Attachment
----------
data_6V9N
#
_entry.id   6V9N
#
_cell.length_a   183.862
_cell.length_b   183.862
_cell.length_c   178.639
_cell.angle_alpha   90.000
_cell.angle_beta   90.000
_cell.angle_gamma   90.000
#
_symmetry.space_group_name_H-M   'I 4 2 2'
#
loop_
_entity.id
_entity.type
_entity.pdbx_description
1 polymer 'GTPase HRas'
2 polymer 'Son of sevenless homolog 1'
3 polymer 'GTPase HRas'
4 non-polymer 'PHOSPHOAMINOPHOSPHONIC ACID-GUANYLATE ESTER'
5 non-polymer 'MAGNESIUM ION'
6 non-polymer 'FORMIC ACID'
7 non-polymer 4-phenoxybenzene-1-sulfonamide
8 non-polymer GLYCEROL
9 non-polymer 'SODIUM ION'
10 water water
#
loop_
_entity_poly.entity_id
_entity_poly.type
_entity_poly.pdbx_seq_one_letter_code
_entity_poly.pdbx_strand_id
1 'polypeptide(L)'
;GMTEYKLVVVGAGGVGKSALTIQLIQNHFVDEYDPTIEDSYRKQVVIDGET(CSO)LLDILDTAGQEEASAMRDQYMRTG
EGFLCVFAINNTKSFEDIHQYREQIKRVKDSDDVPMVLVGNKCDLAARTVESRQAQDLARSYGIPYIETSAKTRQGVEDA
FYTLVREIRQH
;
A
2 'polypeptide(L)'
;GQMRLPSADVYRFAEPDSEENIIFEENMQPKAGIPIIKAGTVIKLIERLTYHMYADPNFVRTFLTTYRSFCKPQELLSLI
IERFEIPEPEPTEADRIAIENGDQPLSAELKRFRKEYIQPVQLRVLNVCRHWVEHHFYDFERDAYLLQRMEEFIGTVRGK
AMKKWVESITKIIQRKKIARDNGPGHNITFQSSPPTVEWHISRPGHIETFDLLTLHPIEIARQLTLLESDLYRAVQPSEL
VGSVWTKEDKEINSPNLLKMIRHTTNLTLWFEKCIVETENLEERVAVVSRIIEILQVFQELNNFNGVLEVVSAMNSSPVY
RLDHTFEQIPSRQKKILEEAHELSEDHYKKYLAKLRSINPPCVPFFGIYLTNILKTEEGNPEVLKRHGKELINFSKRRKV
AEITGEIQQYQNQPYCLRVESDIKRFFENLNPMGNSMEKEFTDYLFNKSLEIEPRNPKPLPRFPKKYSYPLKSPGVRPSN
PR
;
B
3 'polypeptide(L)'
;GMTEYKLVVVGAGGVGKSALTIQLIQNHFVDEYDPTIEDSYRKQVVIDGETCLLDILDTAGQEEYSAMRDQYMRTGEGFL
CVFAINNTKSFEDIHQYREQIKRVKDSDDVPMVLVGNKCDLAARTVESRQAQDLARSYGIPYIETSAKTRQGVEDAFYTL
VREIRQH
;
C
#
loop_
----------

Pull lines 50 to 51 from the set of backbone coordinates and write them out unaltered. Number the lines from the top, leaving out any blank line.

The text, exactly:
3 'polypeptide(L)'
;GMTEYKLVVVGAGGVGKSALTIQLIQNHFVDEYDPTIEDSYRKQVVIDGETCLLDILDTAGQEEYSAMRDQYMRTGEGFL